There’s more than one way to lease a commercial property. But how do you know if signing a triple net commercial lease agreement will be more beneficial to your aims than signing a gross lease agreement? The first step is to understand what terms like gross, single net, double net, and triple net mean.

The Difference Between Gross and Net Commercial Lease

In a typical commercial gross lease, the landlord assumes the responsibility of paying for all of the building’s maintenance and even pays for insurance and property taxes. The cost of these services is usually reflected in an increased monthly lease fee. During commercial real estate negotiations, however, it’s common for the tenant to accept reasonable caps on the landlord’s exposure to the tenant’s use of these services and utilities. Often the parties will agree to a “base year” estimated expense, then the landlord invoices the tenant for any overage.

In a net commercial lease, the leasing tenant assumes some of the costs of normal usage. This can include paying for typical expenses like utilities, insurance, and property taxes, and can also include additional expenses like trash collection and janitorial upkeep.

The 3 Types of Net Lease

The costs that a lessee assumes under the three different types of net lease can vary but typically break down like this.

Net Commercial Lease.

The tenant agrees to pay the property taxes in addition to – but separately from – the monthly lease amount.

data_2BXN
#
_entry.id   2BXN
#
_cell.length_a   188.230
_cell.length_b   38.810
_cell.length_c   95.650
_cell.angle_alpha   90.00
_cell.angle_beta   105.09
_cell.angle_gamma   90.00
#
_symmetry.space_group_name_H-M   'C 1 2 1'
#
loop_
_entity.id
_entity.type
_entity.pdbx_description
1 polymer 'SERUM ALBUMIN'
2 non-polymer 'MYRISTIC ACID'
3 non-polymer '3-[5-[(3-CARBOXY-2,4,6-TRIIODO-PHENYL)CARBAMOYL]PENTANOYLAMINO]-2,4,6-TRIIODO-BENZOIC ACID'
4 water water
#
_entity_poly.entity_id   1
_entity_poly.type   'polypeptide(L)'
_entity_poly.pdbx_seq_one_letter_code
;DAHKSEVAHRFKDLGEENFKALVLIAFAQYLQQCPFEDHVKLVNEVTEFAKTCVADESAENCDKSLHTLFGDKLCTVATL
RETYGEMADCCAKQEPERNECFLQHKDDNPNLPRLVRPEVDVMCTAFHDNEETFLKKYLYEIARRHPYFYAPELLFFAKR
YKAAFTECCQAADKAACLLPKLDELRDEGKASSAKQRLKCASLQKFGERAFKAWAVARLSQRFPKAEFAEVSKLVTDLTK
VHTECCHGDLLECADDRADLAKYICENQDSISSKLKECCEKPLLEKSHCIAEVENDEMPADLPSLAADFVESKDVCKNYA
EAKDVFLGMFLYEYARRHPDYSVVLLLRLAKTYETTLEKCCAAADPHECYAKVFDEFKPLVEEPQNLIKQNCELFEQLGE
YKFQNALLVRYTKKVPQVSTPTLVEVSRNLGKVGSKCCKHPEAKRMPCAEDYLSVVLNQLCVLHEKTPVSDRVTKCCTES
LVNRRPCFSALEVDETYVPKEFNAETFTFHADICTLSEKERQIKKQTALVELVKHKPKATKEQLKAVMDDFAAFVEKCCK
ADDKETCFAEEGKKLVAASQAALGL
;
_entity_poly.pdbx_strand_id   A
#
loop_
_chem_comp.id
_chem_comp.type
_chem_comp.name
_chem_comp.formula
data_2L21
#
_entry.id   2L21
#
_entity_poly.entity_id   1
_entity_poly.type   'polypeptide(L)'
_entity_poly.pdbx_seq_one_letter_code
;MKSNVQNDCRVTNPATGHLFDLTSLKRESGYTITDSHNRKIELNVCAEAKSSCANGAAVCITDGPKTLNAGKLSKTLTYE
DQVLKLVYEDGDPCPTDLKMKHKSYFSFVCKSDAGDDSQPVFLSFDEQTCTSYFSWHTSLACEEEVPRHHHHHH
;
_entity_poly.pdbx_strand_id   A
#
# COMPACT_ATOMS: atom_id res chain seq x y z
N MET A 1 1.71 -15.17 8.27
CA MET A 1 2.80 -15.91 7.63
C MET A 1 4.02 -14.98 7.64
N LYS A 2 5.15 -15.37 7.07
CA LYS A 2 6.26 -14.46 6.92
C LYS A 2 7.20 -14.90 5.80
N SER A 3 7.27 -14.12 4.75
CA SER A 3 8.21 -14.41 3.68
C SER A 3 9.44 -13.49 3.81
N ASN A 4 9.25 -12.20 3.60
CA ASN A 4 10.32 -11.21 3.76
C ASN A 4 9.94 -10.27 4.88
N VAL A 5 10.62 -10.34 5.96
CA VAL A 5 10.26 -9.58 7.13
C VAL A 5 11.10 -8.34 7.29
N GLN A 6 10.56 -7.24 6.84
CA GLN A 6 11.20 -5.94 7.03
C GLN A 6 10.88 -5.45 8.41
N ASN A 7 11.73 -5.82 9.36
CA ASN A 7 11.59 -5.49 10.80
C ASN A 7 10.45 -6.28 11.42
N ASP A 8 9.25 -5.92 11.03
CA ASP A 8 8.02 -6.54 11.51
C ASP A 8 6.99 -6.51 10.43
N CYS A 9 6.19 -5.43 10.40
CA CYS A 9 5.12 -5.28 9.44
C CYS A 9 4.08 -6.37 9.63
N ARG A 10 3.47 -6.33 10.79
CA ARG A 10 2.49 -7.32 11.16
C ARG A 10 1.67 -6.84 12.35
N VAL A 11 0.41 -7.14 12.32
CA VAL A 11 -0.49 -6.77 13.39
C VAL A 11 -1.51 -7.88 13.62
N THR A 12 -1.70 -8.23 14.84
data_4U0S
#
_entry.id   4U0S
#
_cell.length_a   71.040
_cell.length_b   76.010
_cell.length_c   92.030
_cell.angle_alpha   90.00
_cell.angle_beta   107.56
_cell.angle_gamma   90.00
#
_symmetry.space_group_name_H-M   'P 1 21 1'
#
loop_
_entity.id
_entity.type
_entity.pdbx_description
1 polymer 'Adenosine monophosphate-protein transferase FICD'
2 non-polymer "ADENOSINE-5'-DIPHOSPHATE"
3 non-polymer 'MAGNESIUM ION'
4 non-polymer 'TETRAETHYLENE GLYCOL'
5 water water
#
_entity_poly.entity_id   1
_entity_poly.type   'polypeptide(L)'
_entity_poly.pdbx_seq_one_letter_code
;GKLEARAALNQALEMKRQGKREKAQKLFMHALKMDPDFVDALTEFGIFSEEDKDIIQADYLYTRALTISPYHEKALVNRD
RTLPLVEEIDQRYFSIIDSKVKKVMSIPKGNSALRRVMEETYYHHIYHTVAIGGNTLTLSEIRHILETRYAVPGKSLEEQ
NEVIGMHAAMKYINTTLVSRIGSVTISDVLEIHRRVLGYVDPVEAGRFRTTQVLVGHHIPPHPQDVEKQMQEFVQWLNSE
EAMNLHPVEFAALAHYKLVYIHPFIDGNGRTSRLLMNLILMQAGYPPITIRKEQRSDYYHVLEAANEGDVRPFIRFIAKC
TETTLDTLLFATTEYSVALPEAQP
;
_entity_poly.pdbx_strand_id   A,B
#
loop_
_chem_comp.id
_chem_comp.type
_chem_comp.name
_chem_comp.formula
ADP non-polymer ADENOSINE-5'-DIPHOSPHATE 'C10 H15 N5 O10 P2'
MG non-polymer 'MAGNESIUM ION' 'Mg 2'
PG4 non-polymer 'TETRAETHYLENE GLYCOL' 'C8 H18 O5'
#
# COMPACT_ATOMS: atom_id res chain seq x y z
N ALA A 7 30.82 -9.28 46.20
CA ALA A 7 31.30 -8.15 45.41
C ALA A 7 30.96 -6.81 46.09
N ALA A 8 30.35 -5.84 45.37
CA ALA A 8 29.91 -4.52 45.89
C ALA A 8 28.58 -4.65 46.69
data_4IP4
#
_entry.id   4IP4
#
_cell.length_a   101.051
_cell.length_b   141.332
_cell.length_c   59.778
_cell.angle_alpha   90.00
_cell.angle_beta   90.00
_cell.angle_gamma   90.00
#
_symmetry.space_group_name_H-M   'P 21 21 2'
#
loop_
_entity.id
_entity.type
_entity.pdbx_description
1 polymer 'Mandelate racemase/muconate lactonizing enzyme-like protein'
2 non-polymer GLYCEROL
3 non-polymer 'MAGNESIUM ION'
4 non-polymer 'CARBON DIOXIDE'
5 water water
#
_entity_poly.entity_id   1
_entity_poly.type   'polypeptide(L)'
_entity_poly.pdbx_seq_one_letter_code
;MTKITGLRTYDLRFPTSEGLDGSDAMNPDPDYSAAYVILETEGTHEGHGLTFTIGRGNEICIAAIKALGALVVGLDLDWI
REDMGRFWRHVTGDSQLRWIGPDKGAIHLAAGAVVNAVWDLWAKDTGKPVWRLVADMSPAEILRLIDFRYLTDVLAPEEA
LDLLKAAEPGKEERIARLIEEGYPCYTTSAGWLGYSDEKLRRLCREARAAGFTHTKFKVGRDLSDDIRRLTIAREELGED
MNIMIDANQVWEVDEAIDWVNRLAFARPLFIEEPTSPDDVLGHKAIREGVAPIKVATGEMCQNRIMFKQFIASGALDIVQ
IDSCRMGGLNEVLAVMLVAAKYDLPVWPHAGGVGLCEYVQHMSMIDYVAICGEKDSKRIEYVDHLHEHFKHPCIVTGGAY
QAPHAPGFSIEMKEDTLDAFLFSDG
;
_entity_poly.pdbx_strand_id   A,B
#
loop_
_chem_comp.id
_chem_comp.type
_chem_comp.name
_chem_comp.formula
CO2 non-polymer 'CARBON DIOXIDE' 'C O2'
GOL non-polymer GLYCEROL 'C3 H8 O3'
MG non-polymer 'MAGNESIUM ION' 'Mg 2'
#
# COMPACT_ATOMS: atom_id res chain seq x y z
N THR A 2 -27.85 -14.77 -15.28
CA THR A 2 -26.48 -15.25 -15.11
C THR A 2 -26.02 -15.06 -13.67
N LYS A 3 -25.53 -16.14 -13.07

Net, Net Commercial Lease.

Under the net, net commercial lease, building insurance is also paid by the tenant in addition to the property taxes.

Triple Net Commercial Lease (also known as Net-Net-Net or NNN).

This type of agreement results in the assumption of payment for maintenance and utilities, in addition to property taxes and insurance, by the tenant.

The Complexities of the (Net), (Net, Net), or Triple Net Commercial Lease Agreement

The definitions outlined above for the net, net-net, and triple net commercial lease agreement are rarely written in stone. The fact is, the overwhelming majority of tenants pay their proportionate share of taxes, insurance, and common area maintenance (frequently referred to as TICAM). Sometimes, a landlord will agree to lower TICAM assessments if having a certain tenant will attract other businesses, but this is usually only offered to retail establishments and is rarely seen in typical office leases. Most of the time, it’s the timing of TICAM assessments and the sharing of the cost of these expenses with other tenants that will work to a lessee’s greatest benefit.

Careful negotiation of who pays what can play favorably for both parties, but is often dependent on the strong guiding hand of a commercial real estate broker to lead talks to an amicable and mutually beneficial conclusion. In the absence of an experienced negotiator, it’s critical for prospective tenants to familiarize themselves with certain key methods necessary to achieving a successful commercial real estate negotiation. For free advice on how to do this, visit the Cardinal Partners website and review the various available resources on negotiation.